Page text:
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More than 800 four-year colleges and universities do not require applicants to submit SAT or ACT scores. But of these "test-optional" colleges, the competitive ones will look at scores that are submitted. And most selective, test-optional colleges report that a majority of applicants (typically a large majority) submit scores.

On Wednesday, Hampshire College announced that it would become the only such college that will be "test-blind," meaning that it will not look at SAT or ACT scores even if applicants submit them.

In a statement, Meredith Twombly, dean of admissions and financial aid, said that the college was concerned about the way wealthier students do better on standardized tests, and that it was inconsistent to say that the college doubted the value of standardized tests while continuing to look at them.

“Tests aren’t part of Hampshire’s pedagogy, so why would we use a test to determine which students would thrive here?" she said. "The SAT is essentially one test on one day in a given year. Students’ high school academic records, their history of civic engagement, their letters of recommendation from mentors, and their ability to represent themselves through their essays trump anything the SAT could tell us."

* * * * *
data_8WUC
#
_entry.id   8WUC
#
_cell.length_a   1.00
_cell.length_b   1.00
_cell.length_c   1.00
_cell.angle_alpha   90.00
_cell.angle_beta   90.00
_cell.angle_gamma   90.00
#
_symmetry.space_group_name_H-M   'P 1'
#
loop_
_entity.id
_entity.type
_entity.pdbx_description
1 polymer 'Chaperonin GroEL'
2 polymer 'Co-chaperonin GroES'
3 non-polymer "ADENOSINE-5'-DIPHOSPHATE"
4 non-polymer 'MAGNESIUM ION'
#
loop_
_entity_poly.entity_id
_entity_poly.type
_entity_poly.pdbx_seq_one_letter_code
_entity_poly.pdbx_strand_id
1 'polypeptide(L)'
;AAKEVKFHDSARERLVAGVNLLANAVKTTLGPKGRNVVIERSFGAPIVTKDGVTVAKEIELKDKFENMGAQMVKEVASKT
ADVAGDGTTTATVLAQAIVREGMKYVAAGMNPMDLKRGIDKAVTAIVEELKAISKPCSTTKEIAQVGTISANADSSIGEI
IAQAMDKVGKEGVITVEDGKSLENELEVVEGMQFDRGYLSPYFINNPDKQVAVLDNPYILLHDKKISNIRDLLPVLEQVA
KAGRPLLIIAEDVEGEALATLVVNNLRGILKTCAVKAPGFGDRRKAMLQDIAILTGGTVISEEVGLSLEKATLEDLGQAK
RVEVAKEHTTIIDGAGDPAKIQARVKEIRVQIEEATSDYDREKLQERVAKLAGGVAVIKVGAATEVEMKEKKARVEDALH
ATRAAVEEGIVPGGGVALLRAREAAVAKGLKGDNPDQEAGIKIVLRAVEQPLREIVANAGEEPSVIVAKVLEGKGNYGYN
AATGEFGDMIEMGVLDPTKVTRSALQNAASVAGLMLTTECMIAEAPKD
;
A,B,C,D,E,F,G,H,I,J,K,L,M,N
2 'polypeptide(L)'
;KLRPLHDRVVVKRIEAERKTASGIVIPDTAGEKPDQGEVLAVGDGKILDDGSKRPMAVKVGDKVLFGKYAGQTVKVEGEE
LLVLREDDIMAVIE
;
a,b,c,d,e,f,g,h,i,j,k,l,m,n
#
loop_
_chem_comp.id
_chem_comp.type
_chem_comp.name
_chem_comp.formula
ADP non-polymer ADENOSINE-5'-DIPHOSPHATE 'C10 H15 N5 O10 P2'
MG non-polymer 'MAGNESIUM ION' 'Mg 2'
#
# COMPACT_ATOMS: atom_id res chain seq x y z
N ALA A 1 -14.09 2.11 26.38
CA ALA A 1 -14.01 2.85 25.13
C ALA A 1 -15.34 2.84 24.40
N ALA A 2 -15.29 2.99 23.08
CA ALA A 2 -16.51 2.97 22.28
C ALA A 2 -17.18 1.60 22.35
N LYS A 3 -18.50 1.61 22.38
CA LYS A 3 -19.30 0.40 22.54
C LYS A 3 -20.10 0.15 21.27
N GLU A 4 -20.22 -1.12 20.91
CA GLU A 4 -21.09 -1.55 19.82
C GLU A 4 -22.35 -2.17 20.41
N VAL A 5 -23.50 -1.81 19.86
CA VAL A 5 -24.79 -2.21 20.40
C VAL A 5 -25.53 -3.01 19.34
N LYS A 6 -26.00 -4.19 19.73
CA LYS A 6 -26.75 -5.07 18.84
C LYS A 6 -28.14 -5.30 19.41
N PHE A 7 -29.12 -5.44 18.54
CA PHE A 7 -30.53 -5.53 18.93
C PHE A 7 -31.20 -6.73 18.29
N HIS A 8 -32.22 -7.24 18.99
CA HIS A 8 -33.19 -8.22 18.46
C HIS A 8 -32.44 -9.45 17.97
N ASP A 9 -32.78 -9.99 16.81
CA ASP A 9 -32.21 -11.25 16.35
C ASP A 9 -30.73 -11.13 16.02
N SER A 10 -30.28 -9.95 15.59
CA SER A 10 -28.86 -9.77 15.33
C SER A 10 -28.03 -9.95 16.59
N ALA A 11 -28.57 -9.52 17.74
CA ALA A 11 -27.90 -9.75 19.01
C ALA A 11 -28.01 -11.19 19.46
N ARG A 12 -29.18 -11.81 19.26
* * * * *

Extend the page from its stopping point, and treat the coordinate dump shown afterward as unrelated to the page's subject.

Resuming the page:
In an interview, Twombly said that even though Hampshire has been test-optional from its opening in 1970, most applicants have until now continued to submit. In recent years, she said that the share of applicants submitting scores was 60 to 80 percent. She said she continued to be surprised and bothered by how many people were submitting scores. (Some college admissions officials elsewhere have seen such situations as cause for celebration, since those with SAT or ACT scores below a college's average will typically not submit, meaning that the SAT or ACT average tends to edge up, potentially helping the institution with rankings.)

Twombly said that she hoped Hampshire's move would inspire other colleges to follow. She said it was time to take "the next steps beyond 'test-optional.' "

Sarah Lawrence College for a number of years previously was "test-blind," but in 2012 went back to being test-optional. At that time, the college said that students had complete freedom to decide whether or not to submit scores.

Colleges that do not consider SAT or ACT scores are automatically placed in the "unranked" category by U.S. News & World Report's college rankings.

Twombly said that the prospect of being unranked didn't bother her. "Our students don't get caught up in rankings," she said.

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